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This work ships from Surrey, UK.
This work on paper depicts the owing conduits and static cells that define Halley’s visual practice. The contained geometry of colour references the minimalism and controlled formalism that artists such as Josef Albers, Barnett Newman and Ad Reinhardt advanced. The composition depicts a diagram of our everyday experience of the contemporary urban environment, in which our social space is ever more divided and geometrised, but as individuals we remain connected via ‘conduits’ of information flows, roadways and electrical grids.
Please note the shipping locations for artworks below:
Until 16th February:
PHILLIPS, 110-112 Morden Road, Mitcham, Surrey, CR4 4DA United Kingdom
From 16th February:
Williams & Hill
Space Waye, Feltham TW14 0TH United Kingdom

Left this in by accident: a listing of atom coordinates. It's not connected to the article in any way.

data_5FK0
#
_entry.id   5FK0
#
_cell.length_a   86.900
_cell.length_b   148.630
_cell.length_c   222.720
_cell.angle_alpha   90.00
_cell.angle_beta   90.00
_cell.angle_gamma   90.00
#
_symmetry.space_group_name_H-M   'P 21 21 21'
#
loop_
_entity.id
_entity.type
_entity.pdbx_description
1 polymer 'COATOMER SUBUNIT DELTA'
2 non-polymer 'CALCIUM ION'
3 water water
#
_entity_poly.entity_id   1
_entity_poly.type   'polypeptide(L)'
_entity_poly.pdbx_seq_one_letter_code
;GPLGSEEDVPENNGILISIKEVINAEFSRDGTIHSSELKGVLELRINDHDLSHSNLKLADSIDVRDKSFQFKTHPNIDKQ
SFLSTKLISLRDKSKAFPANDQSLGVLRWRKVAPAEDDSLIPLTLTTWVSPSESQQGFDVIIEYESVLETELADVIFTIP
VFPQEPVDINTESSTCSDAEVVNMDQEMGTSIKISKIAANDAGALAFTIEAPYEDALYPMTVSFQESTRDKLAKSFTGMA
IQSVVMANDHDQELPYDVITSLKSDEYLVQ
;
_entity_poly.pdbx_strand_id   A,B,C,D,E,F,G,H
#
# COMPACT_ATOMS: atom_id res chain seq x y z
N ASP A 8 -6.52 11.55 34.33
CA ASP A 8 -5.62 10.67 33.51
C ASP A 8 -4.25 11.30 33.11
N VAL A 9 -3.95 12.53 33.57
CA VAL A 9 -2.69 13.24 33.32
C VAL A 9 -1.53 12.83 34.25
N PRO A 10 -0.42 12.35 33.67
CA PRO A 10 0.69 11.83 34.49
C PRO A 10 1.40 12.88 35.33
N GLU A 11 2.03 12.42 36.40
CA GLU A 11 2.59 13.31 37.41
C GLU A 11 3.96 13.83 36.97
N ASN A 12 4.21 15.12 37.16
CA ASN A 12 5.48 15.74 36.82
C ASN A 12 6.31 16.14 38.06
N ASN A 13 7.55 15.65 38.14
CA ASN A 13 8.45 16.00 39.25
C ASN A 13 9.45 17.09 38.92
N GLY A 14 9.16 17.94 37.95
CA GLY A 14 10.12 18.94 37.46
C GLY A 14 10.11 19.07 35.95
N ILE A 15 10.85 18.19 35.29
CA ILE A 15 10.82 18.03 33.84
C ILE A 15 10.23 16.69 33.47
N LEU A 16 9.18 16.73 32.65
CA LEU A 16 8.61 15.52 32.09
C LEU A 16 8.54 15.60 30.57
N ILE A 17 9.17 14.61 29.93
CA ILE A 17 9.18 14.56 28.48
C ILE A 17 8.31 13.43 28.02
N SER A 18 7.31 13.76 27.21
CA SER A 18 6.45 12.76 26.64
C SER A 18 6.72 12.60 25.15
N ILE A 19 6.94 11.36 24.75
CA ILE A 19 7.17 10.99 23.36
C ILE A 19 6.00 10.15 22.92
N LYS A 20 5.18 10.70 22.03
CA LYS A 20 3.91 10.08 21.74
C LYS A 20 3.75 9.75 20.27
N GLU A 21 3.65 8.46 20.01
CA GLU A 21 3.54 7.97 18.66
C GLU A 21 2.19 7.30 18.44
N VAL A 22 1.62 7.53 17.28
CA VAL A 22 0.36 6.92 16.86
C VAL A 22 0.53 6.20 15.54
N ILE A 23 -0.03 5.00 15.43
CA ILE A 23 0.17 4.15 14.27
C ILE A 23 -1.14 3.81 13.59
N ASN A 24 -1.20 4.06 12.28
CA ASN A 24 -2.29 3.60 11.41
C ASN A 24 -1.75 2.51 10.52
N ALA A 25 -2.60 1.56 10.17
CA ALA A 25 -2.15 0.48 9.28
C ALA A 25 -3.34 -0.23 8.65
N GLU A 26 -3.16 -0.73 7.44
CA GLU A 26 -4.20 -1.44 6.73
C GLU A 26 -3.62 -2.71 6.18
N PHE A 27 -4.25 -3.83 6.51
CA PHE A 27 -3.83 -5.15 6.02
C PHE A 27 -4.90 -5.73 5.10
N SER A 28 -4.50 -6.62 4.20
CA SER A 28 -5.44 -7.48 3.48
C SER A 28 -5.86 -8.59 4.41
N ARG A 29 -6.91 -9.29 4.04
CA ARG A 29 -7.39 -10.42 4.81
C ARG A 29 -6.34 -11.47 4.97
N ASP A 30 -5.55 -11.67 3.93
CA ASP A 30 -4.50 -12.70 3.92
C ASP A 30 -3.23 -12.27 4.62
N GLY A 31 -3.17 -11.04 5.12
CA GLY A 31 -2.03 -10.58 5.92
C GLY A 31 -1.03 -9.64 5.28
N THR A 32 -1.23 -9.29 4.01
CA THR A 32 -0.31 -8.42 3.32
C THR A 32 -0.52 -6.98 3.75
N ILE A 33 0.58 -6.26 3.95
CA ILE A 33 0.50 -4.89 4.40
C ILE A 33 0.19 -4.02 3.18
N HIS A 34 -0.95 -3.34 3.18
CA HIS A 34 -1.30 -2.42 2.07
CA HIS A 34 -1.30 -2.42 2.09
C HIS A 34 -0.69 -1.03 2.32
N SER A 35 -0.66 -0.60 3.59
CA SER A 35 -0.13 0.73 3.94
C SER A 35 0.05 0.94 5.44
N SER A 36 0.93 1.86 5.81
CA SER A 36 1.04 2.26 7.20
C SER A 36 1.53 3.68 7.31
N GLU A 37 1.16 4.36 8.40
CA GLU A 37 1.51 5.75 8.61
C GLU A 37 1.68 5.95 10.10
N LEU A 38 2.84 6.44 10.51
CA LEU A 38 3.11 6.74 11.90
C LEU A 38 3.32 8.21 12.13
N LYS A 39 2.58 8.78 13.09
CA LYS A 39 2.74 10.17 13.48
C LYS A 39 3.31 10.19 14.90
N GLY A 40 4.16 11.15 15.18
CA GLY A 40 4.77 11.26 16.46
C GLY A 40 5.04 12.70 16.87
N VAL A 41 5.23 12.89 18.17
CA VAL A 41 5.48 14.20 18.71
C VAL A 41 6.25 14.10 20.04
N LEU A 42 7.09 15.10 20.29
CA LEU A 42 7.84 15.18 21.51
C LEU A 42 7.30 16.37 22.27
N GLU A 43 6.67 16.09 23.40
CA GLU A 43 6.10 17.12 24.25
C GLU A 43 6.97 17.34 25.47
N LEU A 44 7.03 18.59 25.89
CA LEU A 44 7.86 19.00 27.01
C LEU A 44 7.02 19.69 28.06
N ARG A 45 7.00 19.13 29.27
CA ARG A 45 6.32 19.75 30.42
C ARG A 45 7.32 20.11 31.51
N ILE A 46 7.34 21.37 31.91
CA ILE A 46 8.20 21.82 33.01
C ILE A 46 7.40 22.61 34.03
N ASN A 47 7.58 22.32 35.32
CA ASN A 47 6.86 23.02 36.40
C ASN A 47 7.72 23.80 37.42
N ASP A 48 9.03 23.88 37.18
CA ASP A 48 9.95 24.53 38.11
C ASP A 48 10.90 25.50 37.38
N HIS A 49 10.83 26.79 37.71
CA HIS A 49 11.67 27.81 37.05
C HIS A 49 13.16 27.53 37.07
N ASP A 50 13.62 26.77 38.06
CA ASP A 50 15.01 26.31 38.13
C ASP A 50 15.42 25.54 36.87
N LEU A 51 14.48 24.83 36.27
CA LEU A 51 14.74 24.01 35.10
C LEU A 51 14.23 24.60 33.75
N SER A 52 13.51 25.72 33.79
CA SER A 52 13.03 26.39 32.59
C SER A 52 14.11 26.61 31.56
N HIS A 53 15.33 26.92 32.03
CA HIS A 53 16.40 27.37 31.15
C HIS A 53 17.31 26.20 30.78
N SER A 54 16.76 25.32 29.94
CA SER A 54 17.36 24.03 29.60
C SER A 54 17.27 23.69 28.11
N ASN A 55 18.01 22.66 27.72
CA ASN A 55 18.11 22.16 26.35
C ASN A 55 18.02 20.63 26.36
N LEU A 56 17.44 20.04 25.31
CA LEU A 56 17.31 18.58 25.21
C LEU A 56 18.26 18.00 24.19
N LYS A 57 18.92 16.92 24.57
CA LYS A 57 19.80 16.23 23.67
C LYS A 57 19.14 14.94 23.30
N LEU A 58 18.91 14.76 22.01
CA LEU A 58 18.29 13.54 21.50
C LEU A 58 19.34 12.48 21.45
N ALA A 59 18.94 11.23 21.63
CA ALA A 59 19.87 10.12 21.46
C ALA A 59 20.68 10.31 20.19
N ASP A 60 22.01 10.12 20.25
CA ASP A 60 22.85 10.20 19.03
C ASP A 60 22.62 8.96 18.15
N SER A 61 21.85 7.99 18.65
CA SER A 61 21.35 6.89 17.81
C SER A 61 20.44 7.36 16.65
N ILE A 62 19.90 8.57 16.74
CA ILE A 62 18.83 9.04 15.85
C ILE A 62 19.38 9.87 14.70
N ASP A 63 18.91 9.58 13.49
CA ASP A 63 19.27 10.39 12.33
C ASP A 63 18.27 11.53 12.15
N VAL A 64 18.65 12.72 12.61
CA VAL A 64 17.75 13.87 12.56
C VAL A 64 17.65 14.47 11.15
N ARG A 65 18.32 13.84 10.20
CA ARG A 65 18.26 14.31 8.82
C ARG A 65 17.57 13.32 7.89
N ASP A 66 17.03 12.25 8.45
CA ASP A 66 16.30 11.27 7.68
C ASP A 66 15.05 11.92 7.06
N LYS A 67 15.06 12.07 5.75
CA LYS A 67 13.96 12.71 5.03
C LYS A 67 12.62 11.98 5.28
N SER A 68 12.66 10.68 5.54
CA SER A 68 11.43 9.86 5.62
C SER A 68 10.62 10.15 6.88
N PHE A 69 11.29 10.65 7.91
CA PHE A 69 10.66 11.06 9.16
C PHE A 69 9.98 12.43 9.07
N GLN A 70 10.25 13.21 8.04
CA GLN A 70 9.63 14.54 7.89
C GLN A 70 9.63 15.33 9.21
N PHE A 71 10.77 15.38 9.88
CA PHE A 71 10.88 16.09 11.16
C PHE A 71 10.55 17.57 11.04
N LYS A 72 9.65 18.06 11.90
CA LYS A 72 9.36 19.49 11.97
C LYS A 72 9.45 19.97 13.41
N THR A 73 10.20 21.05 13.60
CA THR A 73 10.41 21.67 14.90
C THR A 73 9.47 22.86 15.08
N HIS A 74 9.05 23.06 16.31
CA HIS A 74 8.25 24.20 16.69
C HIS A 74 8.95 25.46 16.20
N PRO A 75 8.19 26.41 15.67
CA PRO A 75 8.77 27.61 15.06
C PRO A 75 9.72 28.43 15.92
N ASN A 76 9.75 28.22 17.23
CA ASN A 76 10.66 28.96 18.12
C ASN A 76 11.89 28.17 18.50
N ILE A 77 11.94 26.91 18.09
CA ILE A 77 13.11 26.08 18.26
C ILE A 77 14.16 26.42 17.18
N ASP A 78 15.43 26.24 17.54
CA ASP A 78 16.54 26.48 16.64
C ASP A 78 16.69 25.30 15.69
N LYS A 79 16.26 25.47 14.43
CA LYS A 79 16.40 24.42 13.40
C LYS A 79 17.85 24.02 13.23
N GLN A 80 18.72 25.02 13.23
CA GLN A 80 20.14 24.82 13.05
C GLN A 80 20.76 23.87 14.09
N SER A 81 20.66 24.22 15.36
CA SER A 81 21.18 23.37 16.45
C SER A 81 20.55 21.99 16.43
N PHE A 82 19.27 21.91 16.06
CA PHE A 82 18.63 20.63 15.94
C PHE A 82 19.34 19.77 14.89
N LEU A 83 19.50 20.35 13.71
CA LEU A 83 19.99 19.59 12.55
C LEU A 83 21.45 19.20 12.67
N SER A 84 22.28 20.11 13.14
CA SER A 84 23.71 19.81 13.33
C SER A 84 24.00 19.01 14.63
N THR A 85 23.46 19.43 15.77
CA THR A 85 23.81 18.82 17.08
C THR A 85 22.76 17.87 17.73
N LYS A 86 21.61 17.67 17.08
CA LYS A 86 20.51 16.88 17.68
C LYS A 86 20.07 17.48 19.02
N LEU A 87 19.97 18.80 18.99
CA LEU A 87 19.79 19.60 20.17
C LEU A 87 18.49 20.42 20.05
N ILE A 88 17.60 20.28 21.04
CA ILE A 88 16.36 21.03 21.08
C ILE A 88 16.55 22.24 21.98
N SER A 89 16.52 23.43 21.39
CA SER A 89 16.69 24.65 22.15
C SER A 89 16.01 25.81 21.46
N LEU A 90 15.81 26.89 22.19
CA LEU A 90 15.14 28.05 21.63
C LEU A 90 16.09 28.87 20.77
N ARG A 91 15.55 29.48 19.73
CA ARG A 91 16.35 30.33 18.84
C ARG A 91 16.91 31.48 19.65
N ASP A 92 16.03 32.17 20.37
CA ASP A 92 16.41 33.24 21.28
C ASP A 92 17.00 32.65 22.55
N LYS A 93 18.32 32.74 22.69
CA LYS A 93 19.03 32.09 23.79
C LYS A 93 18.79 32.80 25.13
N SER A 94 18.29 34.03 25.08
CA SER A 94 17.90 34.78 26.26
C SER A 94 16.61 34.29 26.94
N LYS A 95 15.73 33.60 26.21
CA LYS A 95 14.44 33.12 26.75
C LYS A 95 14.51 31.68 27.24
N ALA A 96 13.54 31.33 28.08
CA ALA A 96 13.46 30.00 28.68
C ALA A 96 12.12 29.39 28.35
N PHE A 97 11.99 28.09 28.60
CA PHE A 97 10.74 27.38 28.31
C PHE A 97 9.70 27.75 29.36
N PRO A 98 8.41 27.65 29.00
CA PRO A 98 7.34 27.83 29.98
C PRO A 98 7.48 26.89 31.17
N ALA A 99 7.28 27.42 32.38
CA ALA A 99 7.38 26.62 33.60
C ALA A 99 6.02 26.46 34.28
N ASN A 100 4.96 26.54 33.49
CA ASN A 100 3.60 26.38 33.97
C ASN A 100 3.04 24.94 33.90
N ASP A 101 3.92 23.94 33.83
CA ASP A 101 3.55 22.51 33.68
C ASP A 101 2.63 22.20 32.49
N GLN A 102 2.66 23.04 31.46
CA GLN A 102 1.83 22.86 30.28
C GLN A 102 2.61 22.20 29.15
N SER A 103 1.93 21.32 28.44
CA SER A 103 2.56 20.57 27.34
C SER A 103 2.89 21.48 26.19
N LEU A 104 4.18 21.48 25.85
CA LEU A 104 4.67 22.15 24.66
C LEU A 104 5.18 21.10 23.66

Peter Halley (American, b. 1953) is best known for his large-scale installations and his smaller geometric works that explore the motif of prisons or cells through geometric figures. Inspired by Josef Albers’s “Interaction of Color” early in his career, Halley’s works often employ dynamic use of color theory in layered composition. His writings were the inspiration for the Neo-Geometric Conceptualists. The artist came to prominence in the 1980s, exhibiting at International with Monument and at the Sonnabend Gallery. His work is found in the collections of the Museum of Modern Art, Tate Gallery, and the Solomon R. Guggenheim Museum.